​Stars : Katie Leung, Jackie Chan, Rufus Jones, Mark Tandy, John Cronin

Director : Martin Campbell

Adapted from Stephen Leather’s 1992 novel The Chinaman, the film takes place in modern-day London and Belfast, where a new group of terrorists known as the “Authentic IRA” claim responsibility for a London bombing that kills over a dozen civilians and leaves many more injured. Among the casualties is the daughter of Quan Ngoc Minh (Chan), a Chinese restaurant owner with a history serving in the Vietnam-era special forces. Left without any other family members to comfort him, Quan makes it his mission to find those responsible for the bombing and bring them to justice.

I Have been a Jackie Chan Fan, his actions, his deliverance in a movie are mind blowing. His contribution to a movie is unfathomable. Watched the Foreigner and here is my take.

The film “The Foreigner” is a truly brilliant thriller that holds your breath from the first minute to the last minute. You never know what will happen and have to stare on the screen all the time. The makeup, sound mixing, action choreography, and acting performances are all top-notch. Jackie Chan perhaps gives his career-best performances, both physically and emotionally.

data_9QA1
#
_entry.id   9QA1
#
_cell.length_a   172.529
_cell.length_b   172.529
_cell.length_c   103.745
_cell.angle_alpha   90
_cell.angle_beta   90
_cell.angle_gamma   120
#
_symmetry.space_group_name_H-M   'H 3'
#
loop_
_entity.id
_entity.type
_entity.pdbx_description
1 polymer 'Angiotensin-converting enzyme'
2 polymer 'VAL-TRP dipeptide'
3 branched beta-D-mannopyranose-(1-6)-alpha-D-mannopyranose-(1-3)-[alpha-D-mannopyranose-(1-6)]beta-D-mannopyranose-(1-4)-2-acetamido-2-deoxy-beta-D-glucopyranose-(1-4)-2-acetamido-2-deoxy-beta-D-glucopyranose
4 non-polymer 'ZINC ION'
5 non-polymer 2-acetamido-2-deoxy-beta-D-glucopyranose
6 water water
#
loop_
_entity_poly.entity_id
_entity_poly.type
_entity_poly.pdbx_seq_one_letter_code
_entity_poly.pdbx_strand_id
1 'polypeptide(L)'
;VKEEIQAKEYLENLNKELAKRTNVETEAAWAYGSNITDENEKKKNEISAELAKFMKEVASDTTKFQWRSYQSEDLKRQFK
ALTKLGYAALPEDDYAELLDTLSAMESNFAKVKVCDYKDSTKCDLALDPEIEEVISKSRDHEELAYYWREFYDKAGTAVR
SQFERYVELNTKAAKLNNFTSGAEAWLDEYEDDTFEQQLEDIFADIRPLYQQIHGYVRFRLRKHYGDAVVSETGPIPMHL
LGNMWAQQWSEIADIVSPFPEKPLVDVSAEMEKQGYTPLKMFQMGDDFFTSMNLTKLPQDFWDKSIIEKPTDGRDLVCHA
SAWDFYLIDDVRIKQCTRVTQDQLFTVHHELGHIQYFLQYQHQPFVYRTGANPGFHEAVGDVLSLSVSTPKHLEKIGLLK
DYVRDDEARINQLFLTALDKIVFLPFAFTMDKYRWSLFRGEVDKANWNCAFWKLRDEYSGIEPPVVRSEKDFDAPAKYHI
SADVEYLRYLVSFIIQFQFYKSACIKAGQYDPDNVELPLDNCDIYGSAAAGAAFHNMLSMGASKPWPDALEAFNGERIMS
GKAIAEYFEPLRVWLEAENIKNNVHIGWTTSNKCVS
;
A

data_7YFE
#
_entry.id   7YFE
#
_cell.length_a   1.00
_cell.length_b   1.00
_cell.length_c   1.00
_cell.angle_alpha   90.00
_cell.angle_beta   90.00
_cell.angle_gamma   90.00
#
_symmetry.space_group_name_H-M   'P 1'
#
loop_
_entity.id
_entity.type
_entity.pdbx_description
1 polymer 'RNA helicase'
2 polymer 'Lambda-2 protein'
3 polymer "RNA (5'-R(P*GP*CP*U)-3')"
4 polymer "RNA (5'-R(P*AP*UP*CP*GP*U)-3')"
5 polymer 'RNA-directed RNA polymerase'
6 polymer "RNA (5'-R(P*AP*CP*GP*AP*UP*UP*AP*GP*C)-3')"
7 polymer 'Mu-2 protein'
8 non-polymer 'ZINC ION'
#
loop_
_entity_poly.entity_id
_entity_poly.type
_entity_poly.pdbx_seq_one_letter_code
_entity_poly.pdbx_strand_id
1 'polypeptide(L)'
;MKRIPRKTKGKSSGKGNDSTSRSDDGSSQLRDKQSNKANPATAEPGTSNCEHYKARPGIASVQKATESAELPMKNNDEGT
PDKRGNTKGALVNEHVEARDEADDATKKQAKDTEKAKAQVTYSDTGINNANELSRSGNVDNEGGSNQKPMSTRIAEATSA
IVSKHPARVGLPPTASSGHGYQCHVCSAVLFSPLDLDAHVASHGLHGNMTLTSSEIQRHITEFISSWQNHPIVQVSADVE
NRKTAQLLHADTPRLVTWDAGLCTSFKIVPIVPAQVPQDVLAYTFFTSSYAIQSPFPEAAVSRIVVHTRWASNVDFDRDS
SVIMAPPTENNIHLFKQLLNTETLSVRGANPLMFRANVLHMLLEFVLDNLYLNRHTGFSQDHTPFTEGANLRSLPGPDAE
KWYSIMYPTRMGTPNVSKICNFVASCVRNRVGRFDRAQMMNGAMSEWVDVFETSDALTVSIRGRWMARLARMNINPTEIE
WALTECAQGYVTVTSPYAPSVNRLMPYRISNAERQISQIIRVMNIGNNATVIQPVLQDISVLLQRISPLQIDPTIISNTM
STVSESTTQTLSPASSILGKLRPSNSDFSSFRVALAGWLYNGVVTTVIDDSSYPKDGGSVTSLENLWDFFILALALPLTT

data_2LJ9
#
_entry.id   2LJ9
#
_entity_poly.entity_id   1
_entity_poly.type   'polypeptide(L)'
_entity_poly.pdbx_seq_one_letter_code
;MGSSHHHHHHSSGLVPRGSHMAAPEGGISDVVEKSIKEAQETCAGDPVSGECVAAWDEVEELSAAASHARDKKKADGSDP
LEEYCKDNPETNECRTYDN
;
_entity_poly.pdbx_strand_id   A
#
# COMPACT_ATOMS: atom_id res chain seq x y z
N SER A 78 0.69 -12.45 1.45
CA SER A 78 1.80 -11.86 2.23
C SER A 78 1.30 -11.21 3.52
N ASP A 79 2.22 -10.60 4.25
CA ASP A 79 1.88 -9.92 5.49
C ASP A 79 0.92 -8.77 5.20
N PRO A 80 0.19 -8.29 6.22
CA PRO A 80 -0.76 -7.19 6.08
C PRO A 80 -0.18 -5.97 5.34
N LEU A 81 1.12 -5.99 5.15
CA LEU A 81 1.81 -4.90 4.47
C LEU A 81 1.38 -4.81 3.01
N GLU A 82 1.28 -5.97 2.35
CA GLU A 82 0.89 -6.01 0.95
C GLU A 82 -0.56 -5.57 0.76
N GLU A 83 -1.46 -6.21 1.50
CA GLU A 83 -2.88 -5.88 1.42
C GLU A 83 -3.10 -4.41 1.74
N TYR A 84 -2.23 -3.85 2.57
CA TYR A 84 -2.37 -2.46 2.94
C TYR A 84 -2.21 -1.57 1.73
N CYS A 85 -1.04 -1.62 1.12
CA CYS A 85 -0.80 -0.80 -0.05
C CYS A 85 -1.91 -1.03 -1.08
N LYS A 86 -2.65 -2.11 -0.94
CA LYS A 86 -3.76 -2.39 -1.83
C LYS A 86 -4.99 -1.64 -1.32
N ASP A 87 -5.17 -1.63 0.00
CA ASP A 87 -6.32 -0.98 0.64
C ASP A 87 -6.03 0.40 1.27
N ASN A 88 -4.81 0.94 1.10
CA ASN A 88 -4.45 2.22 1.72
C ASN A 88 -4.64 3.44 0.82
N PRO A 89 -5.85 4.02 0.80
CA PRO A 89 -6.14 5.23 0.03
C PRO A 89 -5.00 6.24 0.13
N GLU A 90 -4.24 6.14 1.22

Mr. Chan is in his early 60s, and he doesn’t deliver the action pizazz here that he used to. Nor, frankly, does he summon enough gravitas to be persuasive in the role of a grief-maddened father. For what it’s worth, Mr. Brosnan, as Quon’s nemesis, sells the angry-all-the-time requirement for his character

It doesn’t hurt that director Martin Campbell has placed two capable acting veterans at the forefront of the film, in Pierce Brosnan and Jackie Chan. Both actors are tasked with inhabiting roles that are antithetical to the on screen personas they’re most well-known for. Brosnan, for his part, trades in his suave, Bond-like heroic swagger to play a corrupt politician who often closely resembles a mob boss, while Chan turns in a grim and quiet performance, directly contrary to the comedic roles most American audiences associate him with.

The Foreigner uses the talents of both Jackie Chan and Pierce Brosnan quite well, turning the well-worn personas of both actors on their heads. And thanks to a handful of propulsive and violent action sequences, The Foreigner mostly succeeds at what it sets out to do, even if that also means you’ll likely have already forgotten about it by the time you get home from seeing it.

The Foreigner was a simple cliche story with thrilling action and suspense. It is a must watch.

I Give 4 stars out of 5.

29th December, 2017


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